I was recently able to spend several weeks in India, and while I was there I spent a considerable amount of time on the Ganga. Known affectionately as Maa Ganga, this river is considered sacred by Indians, and her healing effects are felt by everyone who meets her.
I first encountered the holy river in Varanasi, or Benares, as the locals call it. Benares is an
incredibly old city, and you can practically see its age in the water. There the Ganges is brown, stagnant, and dirty, and yet somehow still magical. We spent several nights on the water for the evening arati, and she certainly held the space for us. One morning, we got up early to get on a boat and watched the sunrise, which was a truly amazing experience. To see the locals come to the river’s edge for a bath, or to do laundry, or just to take a sip of her waters was incredible. She has so much to offer, this river.
My next real meeting with Maa Ganga (aside from a quick dip of our feet in Haridwar) was in Rishikesh. Now that we were much closer to her source in the Himalayas, she was changed. Her color was amazing – a beautiful blue-green – like I’ve never seen in any other river. Again we spent the evenings by her edge for arati, and our chanting seemed to be completely absorbed and also intensified by her.
From the town of Rishkesh we traveled north to The Glass House, which was our beautiful retreat location. The Glass House sits right on the Ganga, and we got to spend a glorious week chanting to her, playing in her, and meditating with her. She was quite rough here, and her force was one not to be played with. She demanded respect, and it was obvious that she had tremendous powers to transform, cleanse, and heal. Watching her rush by and hearing her roar is something I will never forget.
On the day of the solar eclipse, which came right after the holy night of Shivaratri, we took a dip in the Ganga. Of course I was sick with a cold that day, and her waters were freezing, but despite all that the experience was…well…indescribable.
One day we took a trip to Vasishta’s Guha. This cave sits along the river, and I found Maa Ganga’s temperament to be much different here. In this place, she was gentle and soft, quiet and nourishing. Her grace fits the scene beautifully – this is a place for deep meditation, as Vasishta and countless others have done before me. Unfortunately my meditation in the cave was long enough that I didn’t get to visit the water’s edge here, but I didn’t need to be on her banks to feel her energy. She quietly whispered to me from the mouth of the cave, and that was enough.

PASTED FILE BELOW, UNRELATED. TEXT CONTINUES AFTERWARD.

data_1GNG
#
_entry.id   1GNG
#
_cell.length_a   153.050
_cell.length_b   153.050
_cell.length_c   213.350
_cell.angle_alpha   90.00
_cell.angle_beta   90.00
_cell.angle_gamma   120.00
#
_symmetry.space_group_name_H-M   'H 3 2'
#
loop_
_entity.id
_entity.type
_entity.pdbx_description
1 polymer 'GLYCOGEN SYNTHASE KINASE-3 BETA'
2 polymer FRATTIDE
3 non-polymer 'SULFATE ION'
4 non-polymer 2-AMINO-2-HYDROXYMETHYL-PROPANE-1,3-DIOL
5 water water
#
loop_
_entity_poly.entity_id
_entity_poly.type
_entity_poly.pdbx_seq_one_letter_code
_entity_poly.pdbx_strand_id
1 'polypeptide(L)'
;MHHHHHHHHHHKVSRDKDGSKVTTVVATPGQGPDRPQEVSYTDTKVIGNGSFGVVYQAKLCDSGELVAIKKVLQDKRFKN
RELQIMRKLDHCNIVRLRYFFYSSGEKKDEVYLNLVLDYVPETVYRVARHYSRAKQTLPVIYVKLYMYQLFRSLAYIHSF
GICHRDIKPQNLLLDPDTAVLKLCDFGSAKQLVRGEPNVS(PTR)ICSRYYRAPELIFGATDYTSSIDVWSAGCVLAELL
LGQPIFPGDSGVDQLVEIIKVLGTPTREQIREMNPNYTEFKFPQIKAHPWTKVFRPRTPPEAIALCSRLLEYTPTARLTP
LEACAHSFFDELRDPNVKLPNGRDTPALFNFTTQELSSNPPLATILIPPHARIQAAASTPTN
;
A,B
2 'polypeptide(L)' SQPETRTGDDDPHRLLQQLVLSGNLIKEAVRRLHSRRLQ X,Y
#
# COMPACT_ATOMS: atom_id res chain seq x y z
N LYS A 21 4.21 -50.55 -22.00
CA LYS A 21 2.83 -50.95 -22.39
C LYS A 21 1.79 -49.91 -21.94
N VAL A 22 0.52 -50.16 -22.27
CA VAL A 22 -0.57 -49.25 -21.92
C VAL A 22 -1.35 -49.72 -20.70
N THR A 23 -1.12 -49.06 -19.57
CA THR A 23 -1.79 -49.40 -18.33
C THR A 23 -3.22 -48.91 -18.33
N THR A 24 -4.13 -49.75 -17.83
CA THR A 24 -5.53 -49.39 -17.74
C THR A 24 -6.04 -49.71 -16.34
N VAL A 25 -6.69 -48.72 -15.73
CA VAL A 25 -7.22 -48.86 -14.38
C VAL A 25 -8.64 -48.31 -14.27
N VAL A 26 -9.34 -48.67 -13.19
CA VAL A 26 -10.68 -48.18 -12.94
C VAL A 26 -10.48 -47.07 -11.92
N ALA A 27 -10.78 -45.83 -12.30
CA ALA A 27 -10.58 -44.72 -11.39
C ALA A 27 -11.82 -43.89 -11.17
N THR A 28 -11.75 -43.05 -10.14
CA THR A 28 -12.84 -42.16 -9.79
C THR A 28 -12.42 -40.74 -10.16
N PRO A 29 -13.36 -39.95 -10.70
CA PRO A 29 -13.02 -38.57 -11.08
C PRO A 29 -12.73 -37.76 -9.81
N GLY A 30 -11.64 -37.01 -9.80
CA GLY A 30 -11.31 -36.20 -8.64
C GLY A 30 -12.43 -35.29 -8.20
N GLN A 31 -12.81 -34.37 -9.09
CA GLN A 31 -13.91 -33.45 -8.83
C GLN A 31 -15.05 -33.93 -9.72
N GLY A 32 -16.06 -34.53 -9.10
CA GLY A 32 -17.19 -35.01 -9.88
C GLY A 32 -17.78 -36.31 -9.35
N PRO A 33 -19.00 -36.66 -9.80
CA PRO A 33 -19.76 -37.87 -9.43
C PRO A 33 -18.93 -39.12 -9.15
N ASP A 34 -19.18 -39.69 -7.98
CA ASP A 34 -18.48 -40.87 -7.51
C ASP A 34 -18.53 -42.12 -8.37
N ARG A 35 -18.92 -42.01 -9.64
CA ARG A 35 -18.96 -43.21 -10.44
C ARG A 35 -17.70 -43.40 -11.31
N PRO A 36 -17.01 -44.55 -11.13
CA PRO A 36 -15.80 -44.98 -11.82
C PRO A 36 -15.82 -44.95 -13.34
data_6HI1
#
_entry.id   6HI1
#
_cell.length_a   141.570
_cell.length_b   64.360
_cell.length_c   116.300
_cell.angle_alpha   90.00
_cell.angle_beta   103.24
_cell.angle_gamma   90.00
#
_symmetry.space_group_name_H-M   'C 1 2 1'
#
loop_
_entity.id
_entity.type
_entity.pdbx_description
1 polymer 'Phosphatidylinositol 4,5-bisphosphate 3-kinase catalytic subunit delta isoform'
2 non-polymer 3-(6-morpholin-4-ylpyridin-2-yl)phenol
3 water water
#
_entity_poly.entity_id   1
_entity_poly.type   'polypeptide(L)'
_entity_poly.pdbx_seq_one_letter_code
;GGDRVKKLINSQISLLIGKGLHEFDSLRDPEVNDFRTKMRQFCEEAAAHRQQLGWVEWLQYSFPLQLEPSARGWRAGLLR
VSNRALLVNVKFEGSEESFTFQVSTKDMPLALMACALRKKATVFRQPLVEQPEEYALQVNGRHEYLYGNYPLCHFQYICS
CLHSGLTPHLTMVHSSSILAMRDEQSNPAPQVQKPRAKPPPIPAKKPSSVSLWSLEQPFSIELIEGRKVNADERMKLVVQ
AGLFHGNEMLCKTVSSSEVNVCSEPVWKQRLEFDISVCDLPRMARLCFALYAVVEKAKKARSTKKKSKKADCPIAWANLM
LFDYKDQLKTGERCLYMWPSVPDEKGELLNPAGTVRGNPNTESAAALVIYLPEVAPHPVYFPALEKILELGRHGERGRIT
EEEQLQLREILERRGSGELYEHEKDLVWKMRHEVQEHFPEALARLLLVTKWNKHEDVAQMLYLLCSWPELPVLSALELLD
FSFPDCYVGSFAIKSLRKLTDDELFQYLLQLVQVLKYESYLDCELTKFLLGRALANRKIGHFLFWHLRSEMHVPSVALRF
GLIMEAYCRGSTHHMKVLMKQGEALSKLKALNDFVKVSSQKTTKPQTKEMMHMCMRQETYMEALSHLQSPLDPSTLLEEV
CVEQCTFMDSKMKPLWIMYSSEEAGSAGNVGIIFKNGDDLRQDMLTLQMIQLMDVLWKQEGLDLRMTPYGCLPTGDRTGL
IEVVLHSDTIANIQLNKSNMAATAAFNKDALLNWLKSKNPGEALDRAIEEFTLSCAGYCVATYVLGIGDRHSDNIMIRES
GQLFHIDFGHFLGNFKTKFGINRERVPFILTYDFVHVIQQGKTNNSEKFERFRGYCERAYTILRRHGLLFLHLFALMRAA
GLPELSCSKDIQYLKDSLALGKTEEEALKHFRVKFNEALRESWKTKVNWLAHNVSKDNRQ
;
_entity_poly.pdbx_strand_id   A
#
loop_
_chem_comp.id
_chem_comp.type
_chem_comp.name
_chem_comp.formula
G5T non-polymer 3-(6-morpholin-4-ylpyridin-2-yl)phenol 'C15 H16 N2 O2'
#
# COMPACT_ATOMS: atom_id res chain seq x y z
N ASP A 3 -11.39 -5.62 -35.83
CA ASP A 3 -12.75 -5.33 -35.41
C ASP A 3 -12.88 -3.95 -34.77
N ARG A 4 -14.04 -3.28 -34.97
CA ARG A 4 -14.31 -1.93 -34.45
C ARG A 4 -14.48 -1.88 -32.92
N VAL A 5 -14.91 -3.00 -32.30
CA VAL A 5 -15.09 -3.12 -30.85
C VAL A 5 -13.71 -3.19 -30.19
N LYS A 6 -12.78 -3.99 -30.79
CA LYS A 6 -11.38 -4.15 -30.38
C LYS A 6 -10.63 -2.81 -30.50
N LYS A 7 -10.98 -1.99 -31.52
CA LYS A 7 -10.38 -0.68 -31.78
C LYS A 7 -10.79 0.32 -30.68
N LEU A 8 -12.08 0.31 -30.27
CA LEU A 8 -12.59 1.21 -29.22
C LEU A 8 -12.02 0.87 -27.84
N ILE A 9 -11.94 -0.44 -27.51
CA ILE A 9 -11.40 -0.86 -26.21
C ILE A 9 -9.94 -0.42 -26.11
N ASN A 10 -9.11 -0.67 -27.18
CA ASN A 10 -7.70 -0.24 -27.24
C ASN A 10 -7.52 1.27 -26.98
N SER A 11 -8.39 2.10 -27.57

I spent day after day with Maa Ganga, having my chai with her, offerings her my prayers, hunting for rocks, washing my feet, shedding tears and experiencing peace. Before my trip I was holding on to sadhanas that I had been doing daily for a long time – some practices for months, and one practice was part of my sadhana for two full years. I was often times just doing my practices and no longer feeling them because they had gotten so familiar, but I couldn’t (or wouldn’t) let them go. When I got to India, I decided to stop clinging and just allow myself to experience all that was being offered. I realized that so much of what I had been holding on so tightly to was simply no longer serving me. Sometimes we have to let go in order to reach for something new. It was in that realization that I was able to transform my sadhana, and experience the grace of the Divine in a different way. I have no doubt about the role that the river played in this experience.
In India, the Ganges River is called the Ganga because of the Goddess. The Goddess Ganga came pouring down from the heavens only to have Shiva catch her in his dreadlocks to protect the Earth from her unstoppable force. He released her carefully and now she flows; sometimes powerfully, and sometimes gently. She is highly revered, and it is believed that anything she touches is purified. Considering her importance on our journey and her impression on me, it is only fitting that we spent much of our time on this retreat connecting to Shakti, or the Divine Feminine. Maa Ganga has been imprinted on my heart, and will stay there forever. Our next meeting can’t come soon enough.
Jai Maa Gange Svaha!!